Recipes for Pacific Mackerel

Ken Jones

Staff member
McClane’s Fish Buyer’s Guide: Pacific (Chub) Mackerel — (A) Flavor: intense or robust (B) Texture: soft (C) Flake: fine (D) Fat Content: high (E) Odor (Raw): moderate (F) Color after Cooking: dark (G) Cooking Methods: pan-saute

Posted by Ken Jones

From Pier Fishing In California, 2nd Ed. — Although the mackerel catch seems to go up and down in tremendous cycles, they have been one of the most common catches on southern California piers for many years. Unfortunately, they are considered inedible by many anglers. Part of the problem is that they have a very high oil content and thus spoil very rapidly. They are also one of the bloodiest and strongest tasting fish around, a fact accentuated if allowed to soften and spoil (and most spoiled fish don't taste too good). The key to good tastin' mackerel is to ice them down soon after capture and then keep them cold. Proper preservation will present an angler a piece of fish totally different than that left out in the sun to soften. If handled correctly mackerel can be prepared several different ways but generally broiling, baking (especially with a tomato sauce), smoking, or grilling over a bar-b-que are the preferred methods. The following recipe is from an old book written for professional chefs and it is still one of the best and simplest ways to prepare mackerel.

Broiled Mackerel with Anchovy Butter


• salad oil (almost any type)
• mackerel fillets
• 12 anchovy fillets
• 1/2 pound softened butter


• To prepare the anchovy butter, first pound or chop the anchovy fillets into a paste. Next, work this paste into the softened butter. Form the mixture into a 3/4-inch round, pipe-like roll, and then wrap this in waxed paper and refrigerate. Cut off the desired amounts as needed.
• To bake the mackerel, first preheat the broiler in your oven. Next, lightly grease a sheet pan and lay the fillets on it, skin side down. Then rub the fillets lightly on the bottom of the pan and turn so the skin side is up. Put under the preheated broiler but at a point low enough to prevent burning. When partly cooked, and when the skin begins to blister lightly, turn the fillet so the skin side is down. Continue broiling until done or finish baking in a 375 degree oven. Serve with the anchovy paste.
• Final notes: since mackerel has a very high fat content, use only a small amount of oil and make sure the bottom skin is not burned or greasy. Also, be sure to use quite a few fillets since there will be considerable shrinkage.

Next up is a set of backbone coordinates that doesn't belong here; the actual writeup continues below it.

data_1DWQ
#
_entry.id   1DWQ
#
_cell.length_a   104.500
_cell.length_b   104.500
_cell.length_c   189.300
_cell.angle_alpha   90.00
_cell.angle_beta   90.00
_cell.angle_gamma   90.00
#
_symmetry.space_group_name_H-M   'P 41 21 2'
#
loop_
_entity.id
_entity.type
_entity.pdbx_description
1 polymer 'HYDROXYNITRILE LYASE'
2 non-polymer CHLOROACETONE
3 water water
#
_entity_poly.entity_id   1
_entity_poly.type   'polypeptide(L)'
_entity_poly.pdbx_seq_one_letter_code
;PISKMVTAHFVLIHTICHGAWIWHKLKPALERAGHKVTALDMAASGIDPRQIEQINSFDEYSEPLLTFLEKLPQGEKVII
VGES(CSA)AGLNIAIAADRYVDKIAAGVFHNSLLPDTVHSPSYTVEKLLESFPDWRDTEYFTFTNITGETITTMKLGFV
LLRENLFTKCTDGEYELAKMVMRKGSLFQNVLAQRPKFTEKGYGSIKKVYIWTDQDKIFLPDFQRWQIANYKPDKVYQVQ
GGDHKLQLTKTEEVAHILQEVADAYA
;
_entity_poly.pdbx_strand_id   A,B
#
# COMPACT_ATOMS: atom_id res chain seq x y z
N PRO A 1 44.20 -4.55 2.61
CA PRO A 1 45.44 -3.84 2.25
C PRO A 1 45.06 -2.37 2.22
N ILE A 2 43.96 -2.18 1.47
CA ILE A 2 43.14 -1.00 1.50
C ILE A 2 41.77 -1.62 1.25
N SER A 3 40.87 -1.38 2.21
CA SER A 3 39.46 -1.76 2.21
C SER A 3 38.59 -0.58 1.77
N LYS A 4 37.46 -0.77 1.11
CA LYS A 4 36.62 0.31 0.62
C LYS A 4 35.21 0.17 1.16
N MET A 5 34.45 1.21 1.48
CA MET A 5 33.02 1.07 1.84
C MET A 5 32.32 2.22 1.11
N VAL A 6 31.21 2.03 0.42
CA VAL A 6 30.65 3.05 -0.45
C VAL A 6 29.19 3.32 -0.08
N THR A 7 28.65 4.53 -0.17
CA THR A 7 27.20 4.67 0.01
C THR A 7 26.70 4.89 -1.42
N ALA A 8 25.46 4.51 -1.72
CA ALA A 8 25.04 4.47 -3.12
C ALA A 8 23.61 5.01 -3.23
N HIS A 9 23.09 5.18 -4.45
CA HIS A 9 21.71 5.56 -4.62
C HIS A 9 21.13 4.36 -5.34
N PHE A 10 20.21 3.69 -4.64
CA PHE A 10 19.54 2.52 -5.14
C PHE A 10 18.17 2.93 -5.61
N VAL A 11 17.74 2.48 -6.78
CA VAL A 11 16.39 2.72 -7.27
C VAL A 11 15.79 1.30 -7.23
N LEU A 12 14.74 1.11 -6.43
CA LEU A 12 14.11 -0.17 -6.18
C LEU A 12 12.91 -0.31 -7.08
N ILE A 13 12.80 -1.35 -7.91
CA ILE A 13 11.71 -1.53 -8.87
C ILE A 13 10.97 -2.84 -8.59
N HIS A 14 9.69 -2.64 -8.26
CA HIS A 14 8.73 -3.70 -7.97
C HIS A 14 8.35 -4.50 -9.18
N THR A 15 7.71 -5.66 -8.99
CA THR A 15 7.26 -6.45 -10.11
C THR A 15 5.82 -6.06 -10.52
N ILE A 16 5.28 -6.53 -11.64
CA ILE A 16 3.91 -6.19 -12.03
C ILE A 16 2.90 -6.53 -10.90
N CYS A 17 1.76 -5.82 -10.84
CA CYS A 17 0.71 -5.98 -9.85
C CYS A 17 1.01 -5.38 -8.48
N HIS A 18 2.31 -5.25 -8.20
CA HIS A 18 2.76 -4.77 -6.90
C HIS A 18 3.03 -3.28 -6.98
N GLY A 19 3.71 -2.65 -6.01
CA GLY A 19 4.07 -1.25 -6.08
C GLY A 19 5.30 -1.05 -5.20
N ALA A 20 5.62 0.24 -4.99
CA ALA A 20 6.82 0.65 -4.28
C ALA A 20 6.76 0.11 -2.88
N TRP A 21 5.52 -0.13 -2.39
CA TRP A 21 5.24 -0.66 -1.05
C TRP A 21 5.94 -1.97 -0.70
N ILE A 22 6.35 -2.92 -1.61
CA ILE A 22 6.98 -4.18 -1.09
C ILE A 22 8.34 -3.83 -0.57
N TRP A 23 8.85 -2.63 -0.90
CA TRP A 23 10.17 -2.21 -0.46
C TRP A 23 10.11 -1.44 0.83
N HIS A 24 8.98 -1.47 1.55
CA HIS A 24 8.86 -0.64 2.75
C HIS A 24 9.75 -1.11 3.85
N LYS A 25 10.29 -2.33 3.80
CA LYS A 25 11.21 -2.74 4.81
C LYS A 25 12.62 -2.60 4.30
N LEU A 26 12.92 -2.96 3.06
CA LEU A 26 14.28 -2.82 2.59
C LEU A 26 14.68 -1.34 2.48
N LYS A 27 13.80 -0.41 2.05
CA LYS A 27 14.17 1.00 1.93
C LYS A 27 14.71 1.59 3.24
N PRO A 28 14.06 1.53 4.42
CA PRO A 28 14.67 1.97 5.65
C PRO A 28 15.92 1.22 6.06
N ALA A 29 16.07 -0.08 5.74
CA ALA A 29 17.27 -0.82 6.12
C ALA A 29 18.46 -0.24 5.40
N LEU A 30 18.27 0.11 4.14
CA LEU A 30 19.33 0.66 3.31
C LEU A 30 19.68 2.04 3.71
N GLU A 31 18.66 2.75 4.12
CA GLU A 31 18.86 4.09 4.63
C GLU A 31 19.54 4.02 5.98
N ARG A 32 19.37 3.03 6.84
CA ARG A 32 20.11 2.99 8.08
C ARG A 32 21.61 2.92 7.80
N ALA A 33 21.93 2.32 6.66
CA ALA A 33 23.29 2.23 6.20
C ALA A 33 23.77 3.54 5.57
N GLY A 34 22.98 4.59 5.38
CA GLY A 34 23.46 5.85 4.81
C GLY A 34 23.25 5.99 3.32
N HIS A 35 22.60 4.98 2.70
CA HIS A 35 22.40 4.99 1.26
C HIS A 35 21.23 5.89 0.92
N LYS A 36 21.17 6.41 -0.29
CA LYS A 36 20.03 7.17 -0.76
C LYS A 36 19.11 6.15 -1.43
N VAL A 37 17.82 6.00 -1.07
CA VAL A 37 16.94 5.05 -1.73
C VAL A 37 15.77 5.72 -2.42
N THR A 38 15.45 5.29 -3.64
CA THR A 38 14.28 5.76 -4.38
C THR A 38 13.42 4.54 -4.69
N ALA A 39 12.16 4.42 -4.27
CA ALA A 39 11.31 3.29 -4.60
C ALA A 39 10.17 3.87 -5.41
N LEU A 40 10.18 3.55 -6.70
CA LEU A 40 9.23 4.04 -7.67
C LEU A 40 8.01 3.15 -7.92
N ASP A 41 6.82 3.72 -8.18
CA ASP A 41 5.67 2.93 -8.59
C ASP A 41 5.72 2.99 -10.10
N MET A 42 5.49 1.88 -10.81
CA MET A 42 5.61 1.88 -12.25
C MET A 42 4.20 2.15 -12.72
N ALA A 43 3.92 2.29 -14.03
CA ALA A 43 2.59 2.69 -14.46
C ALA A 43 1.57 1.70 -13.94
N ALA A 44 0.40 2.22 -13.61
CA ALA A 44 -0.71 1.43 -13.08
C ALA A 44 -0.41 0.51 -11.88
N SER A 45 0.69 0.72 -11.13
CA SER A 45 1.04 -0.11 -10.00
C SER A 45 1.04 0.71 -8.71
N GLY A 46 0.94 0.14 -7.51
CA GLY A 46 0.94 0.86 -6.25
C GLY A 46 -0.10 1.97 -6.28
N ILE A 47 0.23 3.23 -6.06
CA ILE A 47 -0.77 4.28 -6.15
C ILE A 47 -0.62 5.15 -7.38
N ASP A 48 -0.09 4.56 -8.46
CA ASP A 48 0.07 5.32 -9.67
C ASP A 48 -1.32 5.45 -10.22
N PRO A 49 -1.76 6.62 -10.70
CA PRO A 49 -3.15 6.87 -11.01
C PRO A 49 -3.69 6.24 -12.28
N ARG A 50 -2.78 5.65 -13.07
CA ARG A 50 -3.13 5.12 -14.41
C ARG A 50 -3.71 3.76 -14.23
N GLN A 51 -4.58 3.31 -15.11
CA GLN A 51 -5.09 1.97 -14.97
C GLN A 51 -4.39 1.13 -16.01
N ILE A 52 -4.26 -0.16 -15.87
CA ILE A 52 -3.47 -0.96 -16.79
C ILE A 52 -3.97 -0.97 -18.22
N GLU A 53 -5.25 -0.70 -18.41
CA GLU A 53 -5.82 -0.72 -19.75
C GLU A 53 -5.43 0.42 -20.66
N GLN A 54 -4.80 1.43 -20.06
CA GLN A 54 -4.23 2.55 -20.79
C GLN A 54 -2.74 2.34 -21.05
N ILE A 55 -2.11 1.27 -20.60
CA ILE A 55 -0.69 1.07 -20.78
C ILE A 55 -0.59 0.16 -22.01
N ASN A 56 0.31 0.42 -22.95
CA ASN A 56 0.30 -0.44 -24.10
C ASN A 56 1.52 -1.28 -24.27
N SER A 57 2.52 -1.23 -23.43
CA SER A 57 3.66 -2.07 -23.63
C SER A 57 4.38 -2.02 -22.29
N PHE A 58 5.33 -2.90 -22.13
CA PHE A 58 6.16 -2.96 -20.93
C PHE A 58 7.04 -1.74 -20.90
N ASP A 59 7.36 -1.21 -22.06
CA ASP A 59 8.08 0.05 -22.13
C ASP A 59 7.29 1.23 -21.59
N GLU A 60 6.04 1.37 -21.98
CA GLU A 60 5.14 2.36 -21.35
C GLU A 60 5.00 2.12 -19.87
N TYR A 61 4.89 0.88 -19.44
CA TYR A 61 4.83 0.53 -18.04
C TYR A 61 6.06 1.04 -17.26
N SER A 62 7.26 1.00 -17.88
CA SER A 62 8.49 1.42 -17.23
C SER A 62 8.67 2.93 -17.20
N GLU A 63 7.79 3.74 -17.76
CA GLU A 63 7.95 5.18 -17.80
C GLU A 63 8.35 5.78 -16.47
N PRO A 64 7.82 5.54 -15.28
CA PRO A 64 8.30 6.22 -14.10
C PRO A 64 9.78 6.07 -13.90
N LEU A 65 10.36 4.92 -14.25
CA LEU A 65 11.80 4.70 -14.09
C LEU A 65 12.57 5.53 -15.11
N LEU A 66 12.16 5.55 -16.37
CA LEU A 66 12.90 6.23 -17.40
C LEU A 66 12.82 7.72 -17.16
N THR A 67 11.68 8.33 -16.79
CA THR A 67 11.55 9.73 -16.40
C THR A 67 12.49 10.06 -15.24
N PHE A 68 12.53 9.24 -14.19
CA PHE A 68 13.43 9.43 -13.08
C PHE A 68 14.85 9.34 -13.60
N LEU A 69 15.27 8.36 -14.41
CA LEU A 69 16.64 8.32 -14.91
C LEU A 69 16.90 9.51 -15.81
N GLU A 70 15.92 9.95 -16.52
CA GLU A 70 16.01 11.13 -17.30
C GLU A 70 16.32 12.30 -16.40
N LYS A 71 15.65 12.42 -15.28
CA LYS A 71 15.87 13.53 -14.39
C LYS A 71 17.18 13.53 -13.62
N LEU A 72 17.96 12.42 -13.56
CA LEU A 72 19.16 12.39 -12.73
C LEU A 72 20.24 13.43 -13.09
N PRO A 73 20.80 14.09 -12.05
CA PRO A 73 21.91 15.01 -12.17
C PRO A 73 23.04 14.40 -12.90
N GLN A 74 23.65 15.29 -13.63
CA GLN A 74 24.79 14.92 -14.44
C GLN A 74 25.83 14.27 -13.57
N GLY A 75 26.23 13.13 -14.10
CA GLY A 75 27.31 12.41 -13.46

Posted by cojo-reef on June 4, 2000

Anyone know of a recipe for mac's? Anyone ever eat 'em?

Posted by Snookie

Fried Mackerel

Dear Cojo Reef, Mackerel are delicious, but only if you prepare them right. When you catch them immediately clean or fillet them. Put the fish on ice or in your cooler. I fry the fillets in butter with or without a coating. They do not taste like fish if done right away that day or at least the next day. Salt and pepper is all you need to season them.

Mackerel Patties

Another way to prepare the meat is to grind the meat. Add onion, green pepper, garlic, and whatever else flavor you like. Add an egg to hold it together, and cook like a hamburger patty.

Posted by Ken Jones

Snookie's right — as usual!!! Although mackerel are stronger flavored than fish such as halibut, croaker, or bass, the flavor is simply different. Unfortunately, I think people have become spoiled by the readily available types of "mild-flavored" fish at the supermarket and thus turn their nose up at fish like mackerel or bonito. There was a time when people would gladly have eaten these fish. To minimize the strong flavor, clean as Snookie says and use promptly. Also, cook in a way that adds little oil since they are a high fat fish (like most strongly flavored fish/ fish that have non-white flesh — such as salmon or sablefish). When you cook fish like these you want to remove some of the fat in the flesh, not add fat to it. Thus they are often best when baked, broiled, bar-b-qued or smoked. And, I had never heard of Snookie's second recipe but I'm certainly going to try it.